John Mellencamp is a warm, friendly porch album that, if not always Mellencamp at his poppy best, certainly sounds like Mellencamp at his most honest. He’s long ago moved beyond needing to “prove himself” and these days strums and struts in whatever way the wind strikes him. That shoulder-shrugging, twisted-grinning attitude is what made Mellencamp the embodiment of “heartland” rock back in the ‘80s — and John Mellencamp solidifies his position there even more firmly as he gets ready to leave the ‘90s.

Fear of Pop Fear of Pop
Volume I
(550 Music)

It doesn’t take long to figure out that this is actually a solo album from Ben Folds Five leader Ben Folds. He wrote and produced everything and plays nearly all of the instruments. What is surprising, however, is the minimal amount of his trademark piano-playing that he uses on this album (probably one reason these tracks were not used by BFF). Instead, Folds focuses on funky bass grooves, and brings in pals Fleming and John to help out on the occasional guitar or vocal part.

This is a “screwing around in the studio” album, not an attempt to write hit singles. But that loose, “jamming” atmosphere and Folds’ natural sense of pop structure (and humor) means that these songs are catchy, even if they’re not something likely to turn up on Q101-FM anytime soon. The title track has a throbbing backbeat of kettle drums and a science fiction synth wail to back up the funky rhythm of Folds on bass. His vocals are dreamlike, echoey, until he starts wailing about his “Fear of Pop.” “Kops” returns to the funky bass department with a wah-wah vengeance and, with its inserted clips of “street talk” sounds like an episode of a 1970s TV police show. “Slow Jam ‘98” is a mainly instrumental lounge piece, featuring a quiet repetitive piano loop and synthesizer piano pads up front with a jazzy backbeat with cheezy background “ooooh-aaahhhh” vocals.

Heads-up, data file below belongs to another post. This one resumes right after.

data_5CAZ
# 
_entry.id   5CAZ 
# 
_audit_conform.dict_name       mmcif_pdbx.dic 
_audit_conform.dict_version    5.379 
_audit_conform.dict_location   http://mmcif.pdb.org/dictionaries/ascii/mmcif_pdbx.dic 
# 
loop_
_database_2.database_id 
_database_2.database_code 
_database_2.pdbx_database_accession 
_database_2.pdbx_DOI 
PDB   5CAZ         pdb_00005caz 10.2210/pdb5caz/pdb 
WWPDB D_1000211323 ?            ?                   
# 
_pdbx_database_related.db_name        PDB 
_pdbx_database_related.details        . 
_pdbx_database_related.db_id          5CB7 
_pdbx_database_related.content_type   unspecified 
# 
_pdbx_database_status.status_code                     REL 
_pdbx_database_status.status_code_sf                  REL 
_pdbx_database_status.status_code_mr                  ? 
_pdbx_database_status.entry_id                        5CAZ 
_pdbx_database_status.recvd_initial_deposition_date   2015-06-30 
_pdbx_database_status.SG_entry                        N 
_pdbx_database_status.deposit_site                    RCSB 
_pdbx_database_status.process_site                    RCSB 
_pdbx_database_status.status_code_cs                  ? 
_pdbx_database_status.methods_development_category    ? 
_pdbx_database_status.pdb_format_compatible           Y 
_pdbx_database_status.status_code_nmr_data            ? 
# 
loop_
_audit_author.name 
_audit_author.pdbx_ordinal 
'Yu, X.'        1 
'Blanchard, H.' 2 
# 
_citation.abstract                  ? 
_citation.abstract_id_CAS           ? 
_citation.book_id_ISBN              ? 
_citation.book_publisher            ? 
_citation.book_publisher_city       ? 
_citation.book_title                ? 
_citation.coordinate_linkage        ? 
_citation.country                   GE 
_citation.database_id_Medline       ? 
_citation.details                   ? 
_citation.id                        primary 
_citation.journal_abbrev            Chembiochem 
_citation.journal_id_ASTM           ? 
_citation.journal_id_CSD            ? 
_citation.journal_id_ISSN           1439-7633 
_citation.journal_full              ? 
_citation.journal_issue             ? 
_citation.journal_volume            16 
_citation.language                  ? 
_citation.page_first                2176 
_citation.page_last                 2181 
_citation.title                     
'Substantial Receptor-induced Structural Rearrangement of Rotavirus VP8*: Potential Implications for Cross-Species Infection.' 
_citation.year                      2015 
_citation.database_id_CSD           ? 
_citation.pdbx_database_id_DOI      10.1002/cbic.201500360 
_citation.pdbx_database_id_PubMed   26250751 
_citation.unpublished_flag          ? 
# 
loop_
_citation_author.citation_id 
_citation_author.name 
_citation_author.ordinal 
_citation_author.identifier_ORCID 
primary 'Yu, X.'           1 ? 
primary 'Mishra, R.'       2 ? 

But the real fun hits halfway through the album on the “ode to the male ego” post-love ballad “In Love.” The instrumental set-up sounds like a quiet Ben Folds Five track, until William Shatner turns up at the mic to read a soliloquy about why he is breaking up with a woman. Shatner plays along beautifully, overdramatizing each line in his own trademark “Capt. Kirk” vocal manner, culminating in the pronouncement:

“I can’t tell you anything and...
you’re right!
I can’t commit! you!”

Most of the remaining tracks are funky rhythm tracks with various sound effects and vocal bits thrown in on top. In “I Paid My Money,” Folds sings about how foolish people are who leave the theatre before a movie is over (“I paid my money/and I’m gonna see all the movie,” he proclaims.) The best groove track, though, is “Root To This,” which finds Fleming McWilliams urging on the drums and bass — “yeah, that’s it,” she drawls in her English accent. “I can root to this.” This song is a party waiting to happen.

Actually, taken with the appropriate sense of musical humor, the entire contents of Fear of Pop is a party. Crank it up.